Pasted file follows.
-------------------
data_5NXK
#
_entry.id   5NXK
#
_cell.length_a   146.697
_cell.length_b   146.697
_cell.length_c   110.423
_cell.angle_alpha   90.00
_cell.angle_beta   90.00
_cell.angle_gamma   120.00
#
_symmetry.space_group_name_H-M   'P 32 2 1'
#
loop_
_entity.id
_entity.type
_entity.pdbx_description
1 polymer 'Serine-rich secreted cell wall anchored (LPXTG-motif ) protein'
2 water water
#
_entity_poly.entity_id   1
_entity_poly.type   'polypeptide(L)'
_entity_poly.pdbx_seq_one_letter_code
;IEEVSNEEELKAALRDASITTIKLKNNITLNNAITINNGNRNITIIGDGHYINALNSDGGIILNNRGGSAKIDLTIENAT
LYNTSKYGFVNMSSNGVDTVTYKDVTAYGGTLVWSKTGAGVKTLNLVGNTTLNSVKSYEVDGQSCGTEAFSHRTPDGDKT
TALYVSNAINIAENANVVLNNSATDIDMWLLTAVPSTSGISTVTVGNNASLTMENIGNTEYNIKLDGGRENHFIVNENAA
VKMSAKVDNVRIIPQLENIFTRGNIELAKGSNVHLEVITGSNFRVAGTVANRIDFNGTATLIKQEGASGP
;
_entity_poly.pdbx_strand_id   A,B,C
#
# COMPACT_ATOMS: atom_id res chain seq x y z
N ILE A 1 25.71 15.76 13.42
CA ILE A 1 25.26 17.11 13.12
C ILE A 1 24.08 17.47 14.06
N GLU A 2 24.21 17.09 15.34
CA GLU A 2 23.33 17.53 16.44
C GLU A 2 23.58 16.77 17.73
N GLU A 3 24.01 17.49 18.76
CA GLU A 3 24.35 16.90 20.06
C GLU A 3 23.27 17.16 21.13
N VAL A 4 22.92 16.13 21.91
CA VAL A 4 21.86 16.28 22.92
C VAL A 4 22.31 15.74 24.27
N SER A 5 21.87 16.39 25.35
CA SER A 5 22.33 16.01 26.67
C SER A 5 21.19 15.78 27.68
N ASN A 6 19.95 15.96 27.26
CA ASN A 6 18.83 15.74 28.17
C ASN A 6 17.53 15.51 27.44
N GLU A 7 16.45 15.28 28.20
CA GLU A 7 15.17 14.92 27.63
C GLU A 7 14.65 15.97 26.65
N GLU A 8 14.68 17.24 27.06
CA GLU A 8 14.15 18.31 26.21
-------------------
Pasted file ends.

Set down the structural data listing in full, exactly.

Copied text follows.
data_5NXK
#
_entry.id   5NXK
#
_cell.length_a   146.697
_cell.length_b   146.697
_cell.length_c   110.423
_cell.angle_alpha   90.00
_cell.angle_beta   90.00
_cell.angle_gamma   120.00
#
_symmetry.space_group_name_H-M   'P 32 2 1'
#
loop_
_entity.id
_entity.type
_entity.pdbx_description
1 polymer 'Serine-rich secreted cell wall anchored (LPXTG-motif ) protein'
2 water water
#
_entity_poly.entity_id   1
_entity_poly.type   'polypeptide(L)'
_entity_poly.pdbx_seq_one_letter_code
;IEEVSNEEELKAALRDASITTIKLKNNITLNNAITINNGNRNITIIGDGHYINALNSDGGIILNNRGGSAKIDLTIENAT
LYNTSKYGFVNMSSNGVDTVTYKDVTAYGGTLVWSKTGAGVKTLNLVGNTTLNSVKSYEVDGQSCGTEAFSHRTPDGDKT
TALYVSNAINIAENANVVLNNSATDIDMWLLTAVPSTSGISTVTVGNNASLTMENIGNTEYNIKLDGGRENHFIVNENAA
VKMSAKVDNVRIIPQLENIFTRGNIELAKGSNVHLEVITGSNFRVAGTVANRIDFNGTATLIKQEGASGP
;
_entity_poly.pdbx_strand_id   A,B,C
#
# COMPACT_ATOMS: atom_id res chain seq x y z
N ILE A 1 25.71 15.76 13.42
CA ILE A 1 25.26 17.11 13.12
C ILE A 1 24.08 17.47 14.06
N GLU A 2 24.21 17.09 15.34
CA GLU A 2 23.33 17.53 16.44
C GLU A 2 23.58 16.77 17.73
N GLU A 3 24.01 17.49 18.76
CA GLU A 3 24.35 16.90 20.06
C GLU A 3 23.27 17.16 21.13
N VAL A 4 22.92 16.13 21.91
CA VAL A 4 21.86 16.28 22.92
C VAL A 4 22.31 15.74 24.27
N SER A 5 21.87 16.39 25.35
CA SER A 5 22.33 16.01 26.67
C SER A 5 21.19 15.78 27.68
N ASN A 6 19.95 15.96 27.26
CA ASN A 6 18.83 15.74 28.17
C ASN A 6 17.53 15.51 27.44
N GLU A 7 16.45 15.28 28.20
CA GLU A 7 15.17 14.92 27.63
C GLU A 7 14.65 15.97 26.65
N GLU A 8 14.68 17.24 27.06
CA GLU A 8 14.15 18.31 26.21